At a high-level, the Intel® SGX supporting software offers a programming model similar to what ISVs are used to from developing regular Android, Linux, OS X, and Windows applications, which is exposed through a DLL on Windows OS, a Dynamic Library on OS X, and a Shared Object on Linux OS and Android OS.
A regular DLL, Dynamic Library, or Shared Object file typically contains code and data sections corresponding to the functions and/or methods as well as the variables and/or objects implemented in the shared library. The operating system allocates a heap when the process that uses the shared library is loaded and a stack for each thread spawned within the process. Similarly, an enclave library file contains trusted code and data sections that will be loaded into protected memory (EPC) when the enclave is created. In an enclave file, there is also an Intel SGX specific data structure, the enclave metadata. The metadata is not loaded into EPC. Instead, it is used by the untrusted loader to determine how to properly load the enclave in EPC. The metadata defines a number of trusted thread contexts, which includes the trusted stack, and a trusted heap initialized by the trusted runtime system at enclave initialization. Trusted thread contexts and trusted heap are required to support a trusted execution environment. The metadata also contains the enclave signature, which is a vital certificate of authenticity and origin of an enclave.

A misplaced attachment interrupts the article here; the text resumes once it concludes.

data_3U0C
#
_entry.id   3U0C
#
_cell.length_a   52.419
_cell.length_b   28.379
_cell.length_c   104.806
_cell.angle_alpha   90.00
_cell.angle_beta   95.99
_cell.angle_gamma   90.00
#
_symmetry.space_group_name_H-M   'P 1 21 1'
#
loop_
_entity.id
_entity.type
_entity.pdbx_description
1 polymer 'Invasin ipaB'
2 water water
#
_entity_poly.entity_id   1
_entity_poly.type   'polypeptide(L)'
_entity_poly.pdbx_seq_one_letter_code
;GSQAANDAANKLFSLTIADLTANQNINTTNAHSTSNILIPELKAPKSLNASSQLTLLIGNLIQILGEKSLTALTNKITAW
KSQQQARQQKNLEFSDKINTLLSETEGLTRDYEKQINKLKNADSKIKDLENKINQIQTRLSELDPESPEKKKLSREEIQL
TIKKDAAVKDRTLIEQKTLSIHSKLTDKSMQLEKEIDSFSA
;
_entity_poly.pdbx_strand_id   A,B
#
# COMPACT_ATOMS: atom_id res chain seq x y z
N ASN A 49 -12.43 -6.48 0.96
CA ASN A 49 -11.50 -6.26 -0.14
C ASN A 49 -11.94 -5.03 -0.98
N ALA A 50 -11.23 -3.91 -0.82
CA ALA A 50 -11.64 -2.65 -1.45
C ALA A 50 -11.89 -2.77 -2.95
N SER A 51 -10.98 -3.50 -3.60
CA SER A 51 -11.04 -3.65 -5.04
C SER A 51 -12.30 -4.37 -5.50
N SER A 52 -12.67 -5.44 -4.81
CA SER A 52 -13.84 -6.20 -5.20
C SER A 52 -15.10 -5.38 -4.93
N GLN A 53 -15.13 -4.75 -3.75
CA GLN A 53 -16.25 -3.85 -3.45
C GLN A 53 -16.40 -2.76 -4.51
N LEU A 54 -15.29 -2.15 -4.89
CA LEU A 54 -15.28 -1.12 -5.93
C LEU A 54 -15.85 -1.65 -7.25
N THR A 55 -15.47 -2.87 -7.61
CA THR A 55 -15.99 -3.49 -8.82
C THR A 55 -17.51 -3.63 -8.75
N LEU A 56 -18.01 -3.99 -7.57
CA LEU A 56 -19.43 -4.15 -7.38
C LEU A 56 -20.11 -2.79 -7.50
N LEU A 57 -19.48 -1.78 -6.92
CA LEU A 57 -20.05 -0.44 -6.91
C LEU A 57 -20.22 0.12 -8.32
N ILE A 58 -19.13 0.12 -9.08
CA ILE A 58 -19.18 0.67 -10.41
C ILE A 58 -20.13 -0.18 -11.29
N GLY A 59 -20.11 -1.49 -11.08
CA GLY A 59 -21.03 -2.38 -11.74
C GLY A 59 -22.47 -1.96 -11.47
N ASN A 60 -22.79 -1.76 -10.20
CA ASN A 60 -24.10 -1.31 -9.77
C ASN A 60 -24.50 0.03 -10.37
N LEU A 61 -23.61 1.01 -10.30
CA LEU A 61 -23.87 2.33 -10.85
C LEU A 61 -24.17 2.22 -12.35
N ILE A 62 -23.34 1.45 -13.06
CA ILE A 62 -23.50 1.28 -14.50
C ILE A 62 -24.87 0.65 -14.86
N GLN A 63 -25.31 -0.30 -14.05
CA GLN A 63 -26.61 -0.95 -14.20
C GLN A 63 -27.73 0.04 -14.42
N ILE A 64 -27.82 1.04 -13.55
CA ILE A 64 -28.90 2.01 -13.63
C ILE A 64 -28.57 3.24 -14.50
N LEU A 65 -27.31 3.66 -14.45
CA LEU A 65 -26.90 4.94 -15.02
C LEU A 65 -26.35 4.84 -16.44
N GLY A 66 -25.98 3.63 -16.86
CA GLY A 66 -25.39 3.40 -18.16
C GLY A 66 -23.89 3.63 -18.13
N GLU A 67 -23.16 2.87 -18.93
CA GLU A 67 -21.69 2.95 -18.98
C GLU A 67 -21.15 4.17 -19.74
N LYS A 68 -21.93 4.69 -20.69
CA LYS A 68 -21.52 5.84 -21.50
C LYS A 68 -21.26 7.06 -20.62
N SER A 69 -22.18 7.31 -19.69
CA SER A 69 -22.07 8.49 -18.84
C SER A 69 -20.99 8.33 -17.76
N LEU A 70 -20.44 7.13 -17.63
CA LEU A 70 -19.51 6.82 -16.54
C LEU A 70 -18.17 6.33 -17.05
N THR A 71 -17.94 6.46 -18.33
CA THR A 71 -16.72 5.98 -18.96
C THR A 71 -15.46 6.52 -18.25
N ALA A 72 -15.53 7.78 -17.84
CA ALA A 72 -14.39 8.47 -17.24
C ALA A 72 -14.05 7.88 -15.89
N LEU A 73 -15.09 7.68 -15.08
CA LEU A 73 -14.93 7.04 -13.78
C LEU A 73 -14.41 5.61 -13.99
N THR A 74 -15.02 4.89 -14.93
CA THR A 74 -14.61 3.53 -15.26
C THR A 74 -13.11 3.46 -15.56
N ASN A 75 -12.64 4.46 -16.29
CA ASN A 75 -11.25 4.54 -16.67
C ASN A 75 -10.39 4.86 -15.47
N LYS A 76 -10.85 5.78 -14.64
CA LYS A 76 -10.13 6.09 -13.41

Even though an enclave can be delivered as a shared library file, defining what code and data is placed inside the enclave and what remains outside in the untrusted application is a key aspect of enclave development.
Enclaves, regardless on the number of trusted threads defined, must not be designed with the assumption that the untrusted application will invoke the ISV interface functions following a specific order. Once the enclave is initialized, an attacker may invoke any ISV interface function, arrange the calls in any order and provide any input parameters. Keep these ploys in mind to prevent opening an enclave up to attacks.